"The Ultimate Blessing" - Easter 2B
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Delivered By
Pr. David Fleener
Delivered On
April 8, 2018 at 10:45 AM
Central Passage
John 20:19-31
Description

Pr. David Fleener

Sermon: Easter 2B – April 8, 2018

Acts 4:32-35; John 20:19-31

 

The Ultimate Blessing

 

              One of the universal human experiences is that of being hurt. And I’m not talking about physical hurt – I’m talking emotional and spiritual pain. The pain of loss. The pain of betrayal. The pain of brokenness. All of us at one point or another feel this kind of pain. We lose a beloved family member. We go through a divorce or the death of a spouse. Someone we thought worthy of trust betrays that trust in some way. Our church, community, and country change over the years, to the point where we barely recognize the age we live in. All of us know this kind of pain. It cripples us. It can close us off from each other, to the point where we would rather be alone, brooding on our own hurt.

 

              The Gospel of John is sometimes called the “spiritual” Gospel by scholars and theologians, because it seems to be less concerned about actual historical events and more concerned with the meaning of Christ’s life, death, and resurrection for those who have faith in him. And yet, it doesn’t have to be either “historical” or “spiritual”. They are not mutually opposed. On the contrary. The reaction of the disciples after the death of their Lord and Teacher is to be expected.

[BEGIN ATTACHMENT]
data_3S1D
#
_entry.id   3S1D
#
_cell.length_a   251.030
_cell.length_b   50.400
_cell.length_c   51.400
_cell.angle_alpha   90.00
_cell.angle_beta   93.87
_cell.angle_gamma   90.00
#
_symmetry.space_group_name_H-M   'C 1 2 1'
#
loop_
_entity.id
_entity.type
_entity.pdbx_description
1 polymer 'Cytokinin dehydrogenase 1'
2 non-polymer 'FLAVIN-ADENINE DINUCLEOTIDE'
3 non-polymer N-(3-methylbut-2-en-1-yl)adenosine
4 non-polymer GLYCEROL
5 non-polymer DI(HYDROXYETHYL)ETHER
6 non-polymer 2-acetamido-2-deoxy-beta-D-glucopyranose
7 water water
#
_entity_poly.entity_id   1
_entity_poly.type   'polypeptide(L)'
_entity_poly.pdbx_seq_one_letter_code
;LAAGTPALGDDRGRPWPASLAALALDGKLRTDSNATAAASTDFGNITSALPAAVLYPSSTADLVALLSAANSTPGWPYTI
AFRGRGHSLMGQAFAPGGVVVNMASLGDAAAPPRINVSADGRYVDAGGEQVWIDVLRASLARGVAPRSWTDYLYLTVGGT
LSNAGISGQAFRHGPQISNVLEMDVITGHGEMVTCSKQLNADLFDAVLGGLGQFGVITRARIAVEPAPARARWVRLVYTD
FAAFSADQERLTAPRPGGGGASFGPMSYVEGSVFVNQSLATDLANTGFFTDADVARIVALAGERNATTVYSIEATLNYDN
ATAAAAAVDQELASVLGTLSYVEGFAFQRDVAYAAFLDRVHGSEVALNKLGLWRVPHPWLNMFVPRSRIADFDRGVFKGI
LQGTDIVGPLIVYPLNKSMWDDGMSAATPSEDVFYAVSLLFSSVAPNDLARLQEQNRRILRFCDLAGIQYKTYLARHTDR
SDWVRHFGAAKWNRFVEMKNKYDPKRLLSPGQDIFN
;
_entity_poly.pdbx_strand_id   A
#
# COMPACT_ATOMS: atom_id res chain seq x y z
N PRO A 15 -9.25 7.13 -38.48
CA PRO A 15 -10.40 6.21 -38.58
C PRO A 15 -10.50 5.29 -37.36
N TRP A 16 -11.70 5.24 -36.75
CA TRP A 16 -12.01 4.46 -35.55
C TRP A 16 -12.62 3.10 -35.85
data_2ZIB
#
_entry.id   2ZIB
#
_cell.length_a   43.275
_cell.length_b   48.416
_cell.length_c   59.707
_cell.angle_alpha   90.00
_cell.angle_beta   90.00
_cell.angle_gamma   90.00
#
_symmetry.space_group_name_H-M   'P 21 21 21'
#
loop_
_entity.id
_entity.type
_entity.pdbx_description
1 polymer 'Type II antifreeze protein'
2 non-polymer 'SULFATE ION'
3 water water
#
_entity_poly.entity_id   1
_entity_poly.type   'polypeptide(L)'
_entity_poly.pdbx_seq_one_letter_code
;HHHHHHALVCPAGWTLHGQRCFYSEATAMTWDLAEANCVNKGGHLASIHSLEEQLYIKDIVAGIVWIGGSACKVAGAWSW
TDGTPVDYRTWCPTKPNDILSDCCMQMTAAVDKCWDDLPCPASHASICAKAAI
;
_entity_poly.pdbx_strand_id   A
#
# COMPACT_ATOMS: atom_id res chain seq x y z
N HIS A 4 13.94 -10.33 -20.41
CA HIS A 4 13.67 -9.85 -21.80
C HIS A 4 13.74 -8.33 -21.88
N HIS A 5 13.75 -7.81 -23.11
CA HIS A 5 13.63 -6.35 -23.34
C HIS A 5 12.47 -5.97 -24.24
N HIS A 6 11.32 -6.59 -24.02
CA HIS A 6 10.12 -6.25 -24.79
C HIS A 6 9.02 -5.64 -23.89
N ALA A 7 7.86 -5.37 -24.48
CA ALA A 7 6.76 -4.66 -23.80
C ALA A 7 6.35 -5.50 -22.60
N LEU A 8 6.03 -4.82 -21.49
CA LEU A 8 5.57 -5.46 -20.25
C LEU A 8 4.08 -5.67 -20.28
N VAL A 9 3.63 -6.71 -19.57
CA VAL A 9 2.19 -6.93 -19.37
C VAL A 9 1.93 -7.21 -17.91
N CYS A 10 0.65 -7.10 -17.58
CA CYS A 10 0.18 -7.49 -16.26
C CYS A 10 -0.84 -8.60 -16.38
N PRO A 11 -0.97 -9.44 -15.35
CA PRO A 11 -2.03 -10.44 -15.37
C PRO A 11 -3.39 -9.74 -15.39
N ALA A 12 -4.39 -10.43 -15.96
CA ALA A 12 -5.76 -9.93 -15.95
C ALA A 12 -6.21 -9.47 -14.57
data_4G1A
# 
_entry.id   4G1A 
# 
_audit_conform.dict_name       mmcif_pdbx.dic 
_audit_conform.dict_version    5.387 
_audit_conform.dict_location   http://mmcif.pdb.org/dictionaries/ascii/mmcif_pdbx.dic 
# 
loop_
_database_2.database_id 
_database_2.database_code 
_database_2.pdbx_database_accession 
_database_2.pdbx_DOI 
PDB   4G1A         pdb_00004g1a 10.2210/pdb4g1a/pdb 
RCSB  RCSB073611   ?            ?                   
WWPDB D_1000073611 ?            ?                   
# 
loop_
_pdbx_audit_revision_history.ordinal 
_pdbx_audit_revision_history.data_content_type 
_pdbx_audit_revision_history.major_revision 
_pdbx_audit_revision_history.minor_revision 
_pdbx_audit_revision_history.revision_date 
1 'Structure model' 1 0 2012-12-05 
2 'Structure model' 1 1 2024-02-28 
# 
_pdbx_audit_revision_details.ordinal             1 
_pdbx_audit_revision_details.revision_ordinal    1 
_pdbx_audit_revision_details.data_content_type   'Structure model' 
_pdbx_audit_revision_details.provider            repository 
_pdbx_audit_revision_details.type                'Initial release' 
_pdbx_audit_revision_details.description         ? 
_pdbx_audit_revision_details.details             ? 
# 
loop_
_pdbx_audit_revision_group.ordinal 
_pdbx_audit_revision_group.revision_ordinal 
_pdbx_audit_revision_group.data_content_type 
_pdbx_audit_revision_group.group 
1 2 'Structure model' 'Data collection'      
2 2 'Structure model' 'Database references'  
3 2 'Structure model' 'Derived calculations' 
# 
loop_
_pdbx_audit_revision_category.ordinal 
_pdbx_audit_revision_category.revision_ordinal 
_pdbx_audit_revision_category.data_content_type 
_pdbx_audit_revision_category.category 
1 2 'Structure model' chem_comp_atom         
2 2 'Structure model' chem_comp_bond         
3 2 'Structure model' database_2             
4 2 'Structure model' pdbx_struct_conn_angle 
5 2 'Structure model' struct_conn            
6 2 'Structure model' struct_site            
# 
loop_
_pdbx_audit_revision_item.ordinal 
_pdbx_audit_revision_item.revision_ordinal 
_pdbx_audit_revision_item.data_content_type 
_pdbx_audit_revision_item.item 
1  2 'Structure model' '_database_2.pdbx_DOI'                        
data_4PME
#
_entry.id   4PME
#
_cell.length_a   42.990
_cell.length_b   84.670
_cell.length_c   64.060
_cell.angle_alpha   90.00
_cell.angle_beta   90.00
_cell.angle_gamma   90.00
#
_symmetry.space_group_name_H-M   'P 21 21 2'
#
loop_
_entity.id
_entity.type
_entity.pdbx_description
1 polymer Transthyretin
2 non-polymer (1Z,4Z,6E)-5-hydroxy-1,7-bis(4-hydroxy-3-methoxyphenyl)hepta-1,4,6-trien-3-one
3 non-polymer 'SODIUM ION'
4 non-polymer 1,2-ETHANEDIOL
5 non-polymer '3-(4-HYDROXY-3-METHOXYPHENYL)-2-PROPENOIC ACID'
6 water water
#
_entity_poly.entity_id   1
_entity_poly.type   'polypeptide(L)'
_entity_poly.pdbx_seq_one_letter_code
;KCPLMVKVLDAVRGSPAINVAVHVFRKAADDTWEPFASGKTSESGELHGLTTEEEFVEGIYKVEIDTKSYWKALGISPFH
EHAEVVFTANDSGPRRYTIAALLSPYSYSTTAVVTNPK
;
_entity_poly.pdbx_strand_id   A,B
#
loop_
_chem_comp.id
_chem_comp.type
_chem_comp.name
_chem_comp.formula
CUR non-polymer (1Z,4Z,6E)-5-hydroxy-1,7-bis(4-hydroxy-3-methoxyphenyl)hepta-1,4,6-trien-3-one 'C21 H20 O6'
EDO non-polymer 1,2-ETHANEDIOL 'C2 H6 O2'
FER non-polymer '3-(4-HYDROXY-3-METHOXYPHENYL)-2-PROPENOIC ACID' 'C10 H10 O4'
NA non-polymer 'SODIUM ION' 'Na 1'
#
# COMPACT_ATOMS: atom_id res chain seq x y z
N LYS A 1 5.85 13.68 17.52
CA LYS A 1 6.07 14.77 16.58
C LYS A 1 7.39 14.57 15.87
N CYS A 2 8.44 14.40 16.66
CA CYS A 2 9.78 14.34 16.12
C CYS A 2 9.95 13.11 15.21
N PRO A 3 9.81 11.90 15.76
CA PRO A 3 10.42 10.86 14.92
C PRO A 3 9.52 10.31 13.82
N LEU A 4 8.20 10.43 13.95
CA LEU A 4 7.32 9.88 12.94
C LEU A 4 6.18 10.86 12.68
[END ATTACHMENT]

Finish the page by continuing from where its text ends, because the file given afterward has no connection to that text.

There they are, closed off in that room. Shut away. In fear of the religious authorities, who might come for them next. In fear of the state, who might do to them what they did to Jesus – state-sanctioned lynching. We know what hurt and betrayal feel like, as I’ve said, but I’m not sure that we know what it feels like to be on the wrong side of the law. To be utterly hated, as they were. No wonder they were afraid! Huddled together in that little room, they were likely waiting for the furor over Jesus to die down before they dispersed back to their homes. Back to their previous lives. Sure, they had heard a report from Mary Magdalene that she had seen Jesus, and Peter and John had seen an empty tomb. But there was nothing more than that. A rumor and an empty tomb. That was not enough to dispel any fear or doubt.

 

              Bit to their complete shock, Jesus suddenly appears in the room with them. Not a ghost. Not a mere vision. The physical, yet glorified Jesus, flesh and blood, is in that room with them. Imagine, for a moment, that you heard that one of your loved ones had been killed. But to your amazement, you find out that they are still alive. The joy, the elation, the new hope that would fill you might be like the joy that overwhelmed the disciples. Their Teacher, Lord, and Friend wasn’t dead, but alive! Somehow, someway, he had triumphed over the cross. Jesus breathes on them the Holy Spirit and then sends them into the world. Commissions them, so to speak, as apostles, to bring the gospel of salvation into the world. And then they joyfully go out and do exactly that!

 

              Oh wait – that’s exactly what they don’t do! (Just like the women last week in Mark’s Gospel! They were told to tell the disciples, and they flee in terror.) You can imagine that Jesus appeared among them. Joy, peace, and renewed purpose filled their hearts. And then, after Jesus left…it fell apart again. Next Sunday rolled around, and they were back in the same room. Shut away. Fearful. In their cave, isolated from the world.

 

              Only this time, Thomas was with them.